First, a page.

• Writing a short direct mail piece about bequest giving to arrive around the first week of September. No need to send it to your full mailing list, you can limit it to a small handful of loyal donors. Mention in the letter that you will be following up by phone and be sure to make the calls
  • Choose a date toward the end of September and set aside a block of time to meet face-to-face with donors to discuss gift planning - can be either local, travel or an event. By planning this now, you will have a chance to send out a letter or invitation card early in the season. After a busy summer of travel and with kids returning to school, people tend to stay closer to home around this time of year and often aren't as tied up with social events as they will be come November and December
  • Design and send out a small note sheet with a to-do list for the new year. Include consulting with your estate planner and leave the rest of the lines blank for the person to fill in themselves. Print some information about your charity and estate planning tips including charitable giving on the back
What if you don't have a dedicated gift planning person on your team? Any of these strategies can be sized up or sized down to fit into a work flow. If you wear all of the "hats" in your organization, you might limit yourself to focusing on your top 5 most interested potential donors. If your time is 100% dedicated to gift planning, you might want to think of creating a larger appeal for January based on the "New Year's Resolution" theme.

Anything else that you would suggest? Any estate planners out there willing to share when their high and low seasons fall?

 
 
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A very popular topic in fundraising circles these days has been the infamous "Millennial Generation" or "Gen Y" and how they are changing the donation game. 

I recently attended a Millennial Donor Summit which was presented as a fully virtual conference. Delegates could interact live with one another and with presenters through video and chat functions. 

Today, AFP dedicated a full newsletter to addressing this very issue.

But, why does it matter and what does it all mean?


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There seem to be some unspoken fears about this new generation of donors that the conversation is trying to address:
  • How can/should charities reach out through social media - a tool most of us still don't understand?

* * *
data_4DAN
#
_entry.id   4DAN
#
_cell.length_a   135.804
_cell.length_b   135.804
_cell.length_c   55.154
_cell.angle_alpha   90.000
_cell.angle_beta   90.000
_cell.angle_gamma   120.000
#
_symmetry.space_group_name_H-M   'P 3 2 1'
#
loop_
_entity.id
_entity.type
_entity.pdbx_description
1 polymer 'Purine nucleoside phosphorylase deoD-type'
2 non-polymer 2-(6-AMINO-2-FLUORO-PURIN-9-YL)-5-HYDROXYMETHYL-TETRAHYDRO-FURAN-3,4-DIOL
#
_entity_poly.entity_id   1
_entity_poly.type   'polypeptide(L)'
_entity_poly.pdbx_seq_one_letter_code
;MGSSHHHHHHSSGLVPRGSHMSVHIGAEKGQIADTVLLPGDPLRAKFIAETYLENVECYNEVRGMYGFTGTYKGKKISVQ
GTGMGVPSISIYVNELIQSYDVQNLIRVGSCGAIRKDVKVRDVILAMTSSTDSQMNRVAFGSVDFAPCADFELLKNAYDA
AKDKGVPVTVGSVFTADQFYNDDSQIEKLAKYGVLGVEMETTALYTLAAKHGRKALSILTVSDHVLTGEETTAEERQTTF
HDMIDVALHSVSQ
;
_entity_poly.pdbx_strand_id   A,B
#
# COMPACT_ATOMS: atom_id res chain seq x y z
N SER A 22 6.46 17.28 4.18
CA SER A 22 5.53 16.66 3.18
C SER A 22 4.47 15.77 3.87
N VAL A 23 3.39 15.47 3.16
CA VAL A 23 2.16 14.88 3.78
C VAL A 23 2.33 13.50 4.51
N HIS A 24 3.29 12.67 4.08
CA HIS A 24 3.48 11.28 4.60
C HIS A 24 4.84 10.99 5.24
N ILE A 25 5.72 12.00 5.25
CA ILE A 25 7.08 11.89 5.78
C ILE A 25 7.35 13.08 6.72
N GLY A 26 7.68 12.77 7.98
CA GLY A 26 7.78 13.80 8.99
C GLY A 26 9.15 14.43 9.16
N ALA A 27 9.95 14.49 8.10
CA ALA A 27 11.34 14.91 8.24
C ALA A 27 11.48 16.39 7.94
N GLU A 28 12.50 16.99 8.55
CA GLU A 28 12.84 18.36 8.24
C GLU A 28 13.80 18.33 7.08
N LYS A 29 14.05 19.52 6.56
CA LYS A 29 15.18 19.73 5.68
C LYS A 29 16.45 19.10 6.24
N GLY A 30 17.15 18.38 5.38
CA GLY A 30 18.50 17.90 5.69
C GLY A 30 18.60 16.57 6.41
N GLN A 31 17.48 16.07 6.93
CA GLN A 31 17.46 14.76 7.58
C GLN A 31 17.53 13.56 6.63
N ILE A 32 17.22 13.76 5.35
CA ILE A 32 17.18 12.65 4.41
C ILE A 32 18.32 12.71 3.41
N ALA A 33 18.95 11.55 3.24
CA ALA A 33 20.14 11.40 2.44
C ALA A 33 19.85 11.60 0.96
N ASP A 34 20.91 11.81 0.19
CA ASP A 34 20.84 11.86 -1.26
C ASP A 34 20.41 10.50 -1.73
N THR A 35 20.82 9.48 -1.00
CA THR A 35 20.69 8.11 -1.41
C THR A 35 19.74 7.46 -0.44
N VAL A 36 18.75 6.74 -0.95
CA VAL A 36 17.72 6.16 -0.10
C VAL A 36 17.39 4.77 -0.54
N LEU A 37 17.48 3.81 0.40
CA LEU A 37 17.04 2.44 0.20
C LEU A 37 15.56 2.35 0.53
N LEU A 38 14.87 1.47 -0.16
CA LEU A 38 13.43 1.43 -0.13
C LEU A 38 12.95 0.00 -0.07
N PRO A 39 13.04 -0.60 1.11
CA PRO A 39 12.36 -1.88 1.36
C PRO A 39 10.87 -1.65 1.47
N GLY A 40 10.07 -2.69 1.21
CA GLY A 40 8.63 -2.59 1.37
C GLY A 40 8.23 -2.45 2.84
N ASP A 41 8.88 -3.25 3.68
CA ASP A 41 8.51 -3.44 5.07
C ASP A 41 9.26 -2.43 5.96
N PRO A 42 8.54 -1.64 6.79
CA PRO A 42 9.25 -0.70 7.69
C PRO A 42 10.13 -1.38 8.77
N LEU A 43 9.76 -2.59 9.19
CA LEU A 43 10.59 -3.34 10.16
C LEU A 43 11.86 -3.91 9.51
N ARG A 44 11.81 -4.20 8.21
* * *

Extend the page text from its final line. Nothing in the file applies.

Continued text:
• Will those seemingly detached hoards who float about all day connected to an iPod ever become engaged in their communities?
  • What will happen to us all if they are not as philanthropic as other generations?


What is emerging from this huge conversation is that though millennials like to communicate via online media and that while Google might be the first point of interaction with a non-profit or charity, there is little that differentiates them from donors belonging to an older demographic. 

Millennials also like to be connected with in a personal way, to be engaged and to be given a chance to become passionate, to be involved, to be asked for gifts and to be offered information about the impact of their participation.

From my perspective, now is the right time to be reaching out to members of this new generation of donors and offering opportunities for meaningful involvement and exceptional stewardship. My guest blog post yesterday at The Fundraising Coach website makes the suggestion that we need to start re-thinking the old rule of measuring engagement by donation-dollar values. 


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What will this look like when it arrives via text message!













Our most engaged younger donors often fall below the "stewardship radar" because the dollar value of their support can be lower than our wealthiest donors. However, it makes sense to begin investing now in these individuals who are thought-leaders for their own generation if we hope to build a philanthropic culture for the future. 

Nothing new, just a need to take the time to offer a personal touch, to step out from behind your website and say "thanks" or offer an invitation to visit, volunteer, join the board...